AFTER this came two or three pictures of quite another complexion - -pictures of which a long green valley, almost in the centre of France, makes the general setting. The valley itself, indeed, forms one delightful picture, although the country which surrounds it is by no means a show region. It is the old region of the Gâtinais, which has plenty of history, but no great beauty. It is very still, deliciously rural, and immitigably French. Normandy is Norman, Gascony is Gascon, but this is France itself - -the typical, average, "pleasant" France of history, literature, and art - -of art, of landscape art, perhaps, especially. Wherever I look in the country I seem to see one of the familiar pictures on a dealer's wall - -a Lambinet, a Troyon, a Daubigny, a Diaz. The Lambinets perhaps are in the majority; the mood of the landscape usually expresses itself in silvery lights and vivid greens. The history of this part of France is the history of the monarchy, and it's language is, I won't say absolutely the classic tongue, but a nearer approach to it than any local patois. The peasants deliver themselves with rather a drawl, but what they speak is good clean French that any cockney can understand, which is more than can be said sometimes for the violent jargon that emanates from the fishing folk of Etretal.

Each side of the long valley is a long low ridge, which offers it a high, bosky horizon, and through the middle of it there flows a charming stream, wandering, winding, and doubling, smothered here and there in rocks, and spreading into lily-coated reaches, beneath the clear shadow of tall, straight, light-leaved trees. On each side of the stream the meadows stretch away flat, clean, and magnificent, lozenged across with rows of sober foliage under which a cow-maiden sits on the grass hooting now and then, nasally, to the large uddered browsers in front of her. There are no hedges, nor palings, nor walls; it is all a single estate. Here and there in the meadows stands a cluster of red-roofed hovels - -each a diminutive village. At other points, at about half an hour's walk apart, are three charming old houses. The chateaux are extremely different, but, both picturesquely and conveniently, each has it's points. They are very intimate with each other, so that these points may be amicably discussed. The points in one case, however, are remarkably strong. The chateau stands directly in the little river I have mentioned, on an island just great enough to hold it, and the garden flowers grow upon the further bank. This, of course, is a most delightful affair. But I found something very agreeable in the aspect of one of the others, when I made it the goal of certain of those walks before breakfast which of cool mornings in the late summer do not fall into the category of ascetic pleasures. (In France, indeed, if one did not do a great many things before breakfast, the work of life would be but meagrely performed.)

The dwelling in question stands on the top of the long ridge which encloses the comfortable valley to the south, being by it's position quite in the midst of it's appurtenant acres. It is not particularly "kept up", but it's quiet rustiness and untrimmedness only help it to be picturesque. A grassy plateau approaches it from the edge of the hill, bordered on one side by a short avenue of horse-chestnuts, and on the other by a dusky wood. Beyond the chestnuts are the steep-roofed, yellow-walled farm buildings, and under cover of the wood a stretch of beaten turf, where, on Sundays and holidays, the farm-servants play at bowls. Directly before the chateau is a little square garden enclosed by a low stone parapet, interrupted by a high gateway of mossy pillars and iron arabesques, the whole of it overclambered by flowering vines. The house, with it's yellow walls and russet roof, is ample and substantial; it is a very proper gentilhommière. In a corner of the garden, at the angle of the parapet, rises that classic emblem of rural gentility, thepigeonnier, the old stone dovecote. It is a great round tower, as broad of base as a lighthouse, with it's roof shaped like an extinguisher, and a big hole in it's upper portion, in and out of which a dove is always fluttering.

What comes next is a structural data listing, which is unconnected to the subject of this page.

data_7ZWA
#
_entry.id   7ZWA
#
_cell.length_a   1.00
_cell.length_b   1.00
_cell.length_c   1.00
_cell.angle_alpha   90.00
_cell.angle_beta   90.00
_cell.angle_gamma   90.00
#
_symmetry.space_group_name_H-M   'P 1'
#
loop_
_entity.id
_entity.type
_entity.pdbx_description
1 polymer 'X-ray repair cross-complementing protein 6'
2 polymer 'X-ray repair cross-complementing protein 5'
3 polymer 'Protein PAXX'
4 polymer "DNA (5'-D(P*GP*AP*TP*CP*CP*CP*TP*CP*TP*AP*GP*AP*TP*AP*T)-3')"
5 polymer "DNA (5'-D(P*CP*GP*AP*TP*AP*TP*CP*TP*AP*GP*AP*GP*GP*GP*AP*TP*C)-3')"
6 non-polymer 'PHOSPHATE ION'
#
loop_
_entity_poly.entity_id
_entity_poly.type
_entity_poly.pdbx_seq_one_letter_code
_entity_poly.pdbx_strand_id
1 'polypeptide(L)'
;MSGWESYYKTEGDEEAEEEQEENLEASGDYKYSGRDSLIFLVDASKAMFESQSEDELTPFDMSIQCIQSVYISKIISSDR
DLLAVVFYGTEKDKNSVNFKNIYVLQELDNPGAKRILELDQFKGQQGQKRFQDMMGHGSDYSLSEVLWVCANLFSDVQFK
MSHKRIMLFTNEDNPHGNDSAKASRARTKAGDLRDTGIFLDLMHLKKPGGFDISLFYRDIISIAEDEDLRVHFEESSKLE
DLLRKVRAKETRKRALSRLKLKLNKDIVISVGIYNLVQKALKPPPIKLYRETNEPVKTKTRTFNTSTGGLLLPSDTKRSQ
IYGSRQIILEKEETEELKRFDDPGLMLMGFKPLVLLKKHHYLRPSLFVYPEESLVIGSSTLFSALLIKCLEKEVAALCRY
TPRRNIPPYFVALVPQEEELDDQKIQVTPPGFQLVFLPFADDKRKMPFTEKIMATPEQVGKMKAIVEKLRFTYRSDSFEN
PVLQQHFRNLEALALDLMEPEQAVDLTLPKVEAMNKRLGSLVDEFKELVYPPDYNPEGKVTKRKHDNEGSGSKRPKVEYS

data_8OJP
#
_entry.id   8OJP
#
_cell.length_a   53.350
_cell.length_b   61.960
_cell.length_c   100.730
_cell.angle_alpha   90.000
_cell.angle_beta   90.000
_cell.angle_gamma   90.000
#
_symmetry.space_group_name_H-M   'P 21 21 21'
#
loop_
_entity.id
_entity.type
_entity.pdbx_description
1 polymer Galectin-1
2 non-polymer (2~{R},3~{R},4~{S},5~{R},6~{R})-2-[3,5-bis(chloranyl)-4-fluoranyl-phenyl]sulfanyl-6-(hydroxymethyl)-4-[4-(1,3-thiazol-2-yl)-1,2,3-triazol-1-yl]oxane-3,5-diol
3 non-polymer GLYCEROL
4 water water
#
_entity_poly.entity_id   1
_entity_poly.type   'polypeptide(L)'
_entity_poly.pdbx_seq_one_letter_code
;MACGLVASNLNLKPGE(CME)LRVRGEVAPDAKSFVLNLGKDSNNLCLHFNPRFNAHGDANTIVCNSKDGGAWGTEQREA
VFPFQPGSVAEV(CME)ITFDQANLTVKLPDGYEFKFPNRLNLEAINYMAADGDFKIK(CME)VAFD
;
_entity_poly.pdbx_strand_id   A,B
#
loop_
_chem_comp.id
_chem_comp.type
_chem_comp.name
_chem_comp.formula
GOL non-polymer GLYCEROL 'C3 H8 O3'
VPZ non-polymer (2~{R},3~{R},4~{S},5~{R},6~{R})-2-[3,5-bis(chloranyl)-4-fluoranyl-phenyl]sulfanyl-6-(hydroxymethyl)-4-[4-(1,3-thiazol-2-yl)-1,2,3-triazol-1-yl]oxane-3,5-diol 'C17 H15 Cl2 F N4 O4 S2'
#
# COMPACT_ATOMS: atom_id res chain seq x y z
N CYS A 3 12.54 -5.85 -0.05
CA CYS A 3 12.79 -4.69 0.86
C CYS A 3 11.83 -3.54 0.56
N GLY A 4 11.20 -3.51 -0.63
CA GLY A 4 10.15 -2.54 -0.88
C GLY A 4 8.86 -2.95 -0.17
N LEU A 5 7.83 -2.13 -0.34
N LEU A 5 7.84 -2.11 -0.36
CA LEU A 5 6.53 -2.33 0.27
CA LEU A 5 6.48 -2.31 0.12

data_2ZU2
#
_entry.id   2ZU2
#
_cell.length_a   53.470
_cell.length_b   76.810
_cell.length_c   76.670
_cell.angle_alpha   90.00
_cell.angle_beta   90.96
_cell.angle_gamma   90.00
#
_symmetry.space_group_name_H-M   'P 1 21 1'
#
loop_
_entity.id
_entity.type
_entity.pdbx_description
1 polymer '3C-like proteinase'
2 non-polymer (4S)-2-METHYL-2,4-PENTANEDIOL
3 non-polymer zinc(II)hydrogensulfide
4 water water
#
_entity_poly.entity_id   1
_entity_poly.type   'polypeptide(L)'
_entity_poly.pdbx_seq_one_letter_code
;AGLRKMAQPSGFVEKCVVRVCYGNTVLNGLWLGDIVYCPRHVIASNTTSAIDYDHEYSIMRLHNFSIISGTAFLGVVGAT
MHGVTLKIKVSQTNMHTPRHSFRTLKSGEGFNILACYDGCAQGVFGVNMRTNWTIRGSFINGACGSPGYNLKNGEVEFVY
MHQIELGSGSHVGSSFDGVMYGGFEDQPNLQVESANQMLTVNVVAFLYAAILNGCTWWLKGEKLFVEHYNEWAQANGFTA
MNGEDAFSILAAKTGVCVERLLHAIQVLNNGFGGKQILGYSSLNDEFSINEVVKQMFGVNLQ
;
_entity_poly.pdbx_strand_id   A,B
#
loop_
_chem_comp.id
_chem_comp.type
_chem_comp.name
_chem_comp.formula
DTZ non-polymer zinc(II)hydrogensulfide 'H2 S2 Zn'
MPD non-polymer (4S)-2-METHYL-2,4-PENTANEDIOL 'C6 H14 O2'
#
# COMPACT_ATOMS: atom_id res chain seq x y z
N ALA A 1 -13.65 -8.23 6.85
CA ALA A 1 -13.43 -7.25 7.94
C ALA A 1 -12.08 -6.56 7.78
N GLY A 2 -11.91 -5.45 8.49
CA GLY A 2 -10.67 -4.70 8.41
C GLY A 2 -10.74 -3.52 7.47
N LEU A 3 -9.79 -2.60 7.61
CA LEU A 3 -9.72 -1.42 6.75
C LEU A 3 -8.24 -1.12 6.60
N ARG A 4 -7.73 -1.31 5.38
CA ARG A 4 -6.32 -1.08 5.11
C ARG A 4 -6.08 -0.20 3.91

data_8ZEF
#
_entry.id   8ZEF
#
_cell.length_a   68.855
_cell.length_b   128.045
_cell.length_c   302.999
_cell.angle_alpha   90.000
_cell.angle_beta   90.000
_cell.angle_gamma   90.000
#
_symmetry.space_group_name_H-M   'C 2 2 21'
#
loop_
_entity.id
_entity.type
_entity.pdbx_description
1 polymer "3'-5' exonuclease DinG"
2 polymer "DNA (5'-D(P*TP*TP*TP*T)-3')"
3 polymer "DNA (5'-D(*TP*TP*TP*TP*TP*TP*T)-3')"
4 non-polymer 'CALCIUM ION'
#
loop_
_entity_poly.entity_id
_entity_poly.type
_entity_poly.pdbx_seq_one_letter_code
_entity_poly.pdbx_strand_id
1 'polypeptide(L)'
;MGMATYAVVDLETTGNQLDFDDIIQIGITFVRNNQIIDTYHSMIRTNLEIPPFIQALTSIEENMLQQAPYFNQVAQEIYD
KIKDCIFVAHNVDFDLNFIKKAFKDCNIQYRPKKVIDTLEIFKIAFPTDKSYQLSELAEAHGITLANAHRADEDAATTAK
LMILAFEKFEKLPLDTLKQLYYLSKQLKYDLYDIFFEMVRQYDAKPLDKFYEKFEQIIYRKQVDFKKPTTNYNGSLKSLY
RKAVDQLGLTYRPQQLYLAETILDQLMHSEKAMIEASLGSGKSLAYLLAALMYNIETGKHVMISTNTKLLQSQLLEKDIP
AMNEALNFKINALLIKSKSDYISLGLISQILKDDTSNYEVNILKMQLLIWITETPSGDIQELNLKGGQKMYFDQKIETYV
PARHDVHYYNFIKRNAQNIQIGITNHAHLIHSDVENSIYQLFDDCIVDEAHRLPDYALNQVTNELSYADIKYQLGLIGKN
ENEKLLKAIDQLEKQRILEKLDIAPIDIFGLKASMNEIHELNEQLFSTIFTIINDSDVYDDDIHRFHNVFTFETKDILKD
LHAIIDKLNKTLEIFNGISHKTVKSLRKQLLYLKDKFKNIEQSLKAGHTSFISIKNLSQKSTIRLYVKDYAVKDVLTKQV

You see all this from the windows of the drawing-room. Be sure that the drawing-room is panelled in white and grey, with old rococo moulding over the doorways and mantelpiece. The open garden gateway, with it's tangled vines, makes a frame for the picture that lies beyond the little grassy esplanade where the thistles have been suffered to grow around a disused stone well, placed at quaint remoteness from the house (if, indeed, it is not a relic of an earlier habitation), a picture of a wide green country rising beyond the unseen valley, and stretching away to a far horizon in deep blue lines of wood. Behind, through other windows, you look out on the gardens proper. There are places that take one's fancy by some accident of expression, by some mystery of accident. This one is high and breezy, both sunny and shady, plain yet picturesque, extremely cheerful, and a little melancholy. It has what in the arts is called "style," and so it took mine.

Going to call on the peasants was as charming an affair as a chapter in one of George Sand's rural tales. I went one Sunday morning with my hostess, who knew them well and engaged their most garrulous confidence. I don't mean that they told her all their secrets, but they told her a good many; if the French peasant is a simpleton, he is a very shrewd simpleton. At any rate, of a Sunday morning in August, when he is stopping at home from work, and he has put on his best jacket and trowsers, and is loafing at the door of his neighbour's cabin, he is a very charming person. The peasantry in the region I speak of had admirably good manners. The curé gave me a low account of their morals; by which he meant, on the whole, I suspect, that they were moderate church-goers. But they have the instinct of civility and a talent for conversation; they know how to play the host and the entertainer. By "he," just now, I meant she quite as much; it is rare that, in speaking superlatively of the French, in any connection, one does not think of the women even more than of the men. They constantly strike the foreigner as a stronger expression of the qualities of the race. On the occasion I speak of the first room in the very humble cabins I successively visited - -in some cases, evidently, it was the only room - -had been set into irreproachable order for the day. It had usually a sort of brown-toned picturesqueness, begotten of the high chimney-place, with it's swinging pots, the important bed, in it's dusky niche, with it's flowered curtains, the big-bellied earthenware on the cupboard, the long-legged clock in the corner, the thick, quiet light of the small, deeply set window; the mixture, on all things, of smoke-stain and the polish of horny hands. Into the midst of this "la Rabillon" or "la Mère Léger" brings forward her chairs and begs us to be seated, and seating herself, with crossed hands, smiles handsomely and answers abundantly all questions about her cow, her husband, her bees, her eggs, and her last-born. The men linger half outside and half in, with their shoulders against dressers and door-posts; every one smiles, with that simple, clear-eyed smile of the gratified peasant; they talk much more like George Sand's Berrichons than might be supposed. And if they receive us without gross awkwardness, they speed us on our way with proportionate urbanity. I go to six or eight little hovels, all of them dirty outside and clean within; I am entertained everywhere with thebonhomie, the quaintness, the good faces and good manners of their occupants, and I finish my tour with an esteem for my new acquaintance which is not diminished by learning that several of them have thirty or forty thousand francs securely laid by.